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Wink11 May 10, 2011 7:32 PM

Wanting to switch to RAW
I've had my D90 a little over a month now, shooting in jpeg. I have no PP yet...however, hope to in the future. I'm going to be shooting for some friends (baby, first holy communion, bday) and want the ability to share w/ them the photos (jpeg? for facebook) Also I would love to tweak them and make them something more once I get post proccesing.

So my question is what is the best setting? Raw + Jpeg fine, Jpeg normal, or Jpeg basic.

Has anyone used the Nikon Software Suite? If so is it worth downloading until I can afford Photoshop/


Saltine713 May 10, 2011 8:03 PM

Raw+Jpeg takes the longest time to write to the card, but gives you the most options. Jpeg normal will keep things simple, while fine will try to process it in the camera for you.

Go Raw+Jpeg, but only if you have a large memory card. RAW also requires a good amount of post-processing plus software to convert it.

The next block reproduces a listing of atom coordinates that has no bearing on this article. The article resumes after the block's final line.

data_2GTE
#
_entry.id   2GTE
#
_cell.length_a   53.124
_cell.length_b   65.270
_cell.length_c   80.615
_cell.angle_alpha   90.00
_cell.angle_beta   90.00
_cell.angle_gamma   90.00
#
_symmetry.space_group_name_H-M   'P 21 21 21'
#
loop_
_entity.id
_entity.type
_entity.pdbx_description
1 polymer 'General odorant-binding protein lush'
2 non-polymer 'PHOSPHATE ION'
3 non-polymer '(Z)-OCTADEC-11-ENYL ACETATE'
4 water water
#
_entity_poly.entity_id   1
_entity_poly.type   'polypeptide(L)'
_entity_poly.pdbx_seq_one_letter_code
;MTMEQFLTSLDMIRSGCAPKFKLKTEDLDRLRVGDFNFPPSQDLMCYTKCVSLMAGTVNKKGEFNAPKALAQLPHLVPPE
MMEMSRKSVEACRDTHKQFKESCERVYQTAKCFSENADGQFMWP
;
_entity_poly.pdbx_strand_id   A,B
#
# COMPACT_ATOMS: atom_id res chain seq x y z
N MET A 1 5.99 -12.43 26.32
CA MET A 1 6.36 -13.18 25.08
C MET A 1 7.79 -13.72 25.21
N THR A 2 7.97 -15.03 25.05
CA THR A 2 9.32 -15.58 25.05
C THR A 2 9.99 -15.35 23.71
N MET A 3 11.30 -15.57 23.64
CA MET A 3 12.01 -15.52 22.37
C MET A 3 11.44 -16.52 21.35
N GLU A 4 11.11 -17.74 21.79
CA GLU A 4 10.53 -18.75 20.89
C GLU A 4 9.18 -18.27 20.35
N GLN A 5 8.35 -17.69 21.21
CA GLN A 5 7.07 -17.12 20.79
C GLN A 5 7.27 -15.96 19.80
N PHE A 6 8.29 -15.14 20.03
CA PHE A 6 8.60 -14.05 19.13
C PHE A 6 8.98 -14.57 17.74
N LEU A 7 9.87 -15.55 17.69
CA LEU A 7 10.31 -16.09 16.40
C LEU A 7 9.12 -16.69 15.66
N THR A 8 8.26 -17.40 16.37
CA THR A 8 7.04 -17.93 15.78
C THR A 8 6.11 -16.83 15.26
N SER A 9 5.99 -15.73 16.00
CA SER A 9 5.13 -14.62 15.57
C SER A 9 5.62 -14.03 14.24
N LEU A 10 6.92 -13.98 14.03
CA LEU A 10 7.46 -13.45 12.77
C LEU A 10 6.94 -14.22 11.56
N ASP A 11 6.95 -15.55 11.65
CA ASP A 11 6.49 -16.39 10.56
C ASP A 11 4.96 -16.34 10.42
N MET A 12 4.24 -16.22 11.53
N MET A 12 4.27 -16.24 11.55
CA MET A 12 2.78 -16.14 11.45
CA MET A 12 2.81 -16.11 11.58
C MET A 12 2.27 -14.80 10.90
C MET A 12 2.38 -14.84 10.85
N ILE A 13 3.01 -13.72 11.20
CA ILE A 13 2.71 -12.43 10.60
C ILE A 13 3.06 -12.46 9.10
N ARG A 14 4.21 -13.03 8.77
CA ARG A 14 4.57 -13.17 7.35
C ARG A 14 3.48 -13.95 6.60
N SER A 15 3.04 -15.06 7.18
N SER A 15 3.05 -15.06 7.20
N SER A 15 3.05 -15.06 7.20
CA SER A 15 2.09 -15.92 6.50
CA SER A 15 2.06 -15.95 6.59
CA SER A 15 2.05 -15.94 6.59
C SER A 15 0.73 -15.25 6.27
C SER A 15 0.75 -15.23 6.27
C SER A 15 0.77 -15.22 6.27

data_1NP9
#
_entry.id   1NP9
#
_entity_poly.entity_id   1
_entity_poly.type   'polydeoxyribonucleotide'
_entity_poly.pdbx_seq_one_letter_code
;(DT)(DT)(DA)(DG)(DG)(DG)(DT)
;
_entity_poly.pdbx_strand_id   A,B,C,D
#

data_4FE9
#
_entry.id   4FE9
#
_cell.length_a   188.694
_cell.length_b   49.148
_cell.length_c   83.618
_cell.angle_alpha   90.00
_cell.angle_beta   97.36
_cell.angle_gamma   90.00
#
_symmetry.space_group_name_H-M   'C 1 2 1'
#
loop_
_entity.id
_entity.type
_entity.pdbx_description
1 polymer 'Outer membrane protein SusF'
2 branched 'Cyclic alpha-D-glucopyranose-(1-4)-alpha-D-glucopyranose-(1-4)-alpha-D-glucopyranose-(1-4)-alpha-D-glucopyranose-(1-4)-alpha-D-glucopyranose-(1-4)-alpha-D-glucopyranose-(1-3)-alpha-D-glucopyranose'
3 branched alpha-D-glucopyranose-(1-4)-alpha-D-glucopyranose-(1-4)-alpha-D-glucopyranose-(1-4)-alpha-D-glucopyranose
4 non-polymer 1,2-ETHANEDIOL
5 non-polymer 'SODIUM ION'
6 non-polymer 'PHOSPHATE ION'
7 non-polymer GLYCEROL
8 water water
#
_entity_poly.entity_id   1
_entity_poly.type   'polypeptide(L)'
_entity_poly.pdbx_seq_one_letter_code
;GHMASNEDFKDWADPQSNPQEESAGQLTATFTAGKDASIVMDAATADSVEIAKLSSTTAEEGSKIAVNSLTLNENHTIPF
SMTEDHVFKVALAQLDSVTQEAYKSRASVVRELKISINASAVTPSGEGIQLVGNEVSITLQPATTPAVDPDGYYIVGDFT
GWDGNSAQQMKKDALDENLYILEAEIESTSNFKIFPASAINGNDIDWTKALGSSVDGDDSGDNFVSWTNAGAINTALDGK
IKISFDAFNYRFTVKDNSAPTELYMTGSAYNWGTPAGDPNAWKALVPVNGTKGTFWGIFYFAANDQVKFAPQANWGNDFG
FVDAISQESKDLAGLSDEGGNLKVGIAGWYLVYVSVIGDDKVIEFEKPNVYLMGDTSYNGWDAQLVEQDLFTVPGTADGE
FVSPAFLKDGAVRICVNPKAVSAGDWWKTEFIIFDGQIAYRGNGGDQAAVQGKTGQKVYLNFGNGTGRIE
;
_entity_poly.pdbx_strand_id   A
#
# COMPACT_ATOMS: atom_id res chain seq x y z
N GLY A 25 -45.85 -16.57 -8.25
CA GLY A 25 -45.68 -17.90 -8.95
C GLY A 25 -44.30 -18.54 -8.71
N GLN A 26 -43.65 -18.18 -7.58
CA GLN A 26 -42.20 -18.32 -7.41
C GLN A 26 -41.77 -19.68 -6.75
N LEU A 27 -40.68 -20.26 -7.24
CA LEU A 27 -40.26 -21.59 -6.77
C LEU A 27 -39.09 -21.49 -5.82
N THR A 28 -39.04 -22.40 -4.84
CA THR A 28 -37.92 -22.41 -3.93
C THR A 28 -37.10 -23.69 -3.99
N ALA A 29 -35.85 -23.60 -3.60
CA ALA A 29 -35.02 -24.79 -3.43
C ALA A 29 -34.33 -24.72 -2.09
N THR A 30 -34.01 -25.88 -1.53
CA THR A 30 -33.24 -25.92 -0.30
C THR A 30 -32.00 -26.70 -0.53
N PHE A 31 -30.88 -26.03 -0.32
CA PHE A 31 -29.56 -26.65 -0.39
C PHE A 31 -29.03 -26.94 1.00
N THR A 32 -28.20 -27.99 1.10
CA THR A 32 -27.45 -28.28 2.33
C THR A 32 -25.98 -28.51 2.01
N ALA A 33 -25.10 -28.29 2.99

There are "ways" of getting Photoshop. Also, if you have a mac, try iPhoto.

wave01 May 11, 2011 2:22 PM

I would look at getting the gimp its free and theres a RAW plugin too. I f you are shooting for friends then go for the RAW + jpeg it covers you if you cant convert.
Raw is best as it contains all the image info. Good luck

Wink11 May 11, 2011 3:34 PM

Thanks...would I want the Raw + jpeg "fine"? I'll look into the gimp, I'm trying to save for the photoshop.

~~~Saltine, what "ways" are there? I was on the adobe website and see they have the teacher addition of CS5 and Lightroom 3? My husband works for the shcool district and I should be able to get the discount. Still at a price tag of $288 :/

Saltine713 May 11, 2011 9:30 PM

Can't really say on here, it isn't really legal. It is an illegal download. Not saying I endorse this in any way, just saying that it is the only other option. Once again, I do not endorse this nor do I recommend it.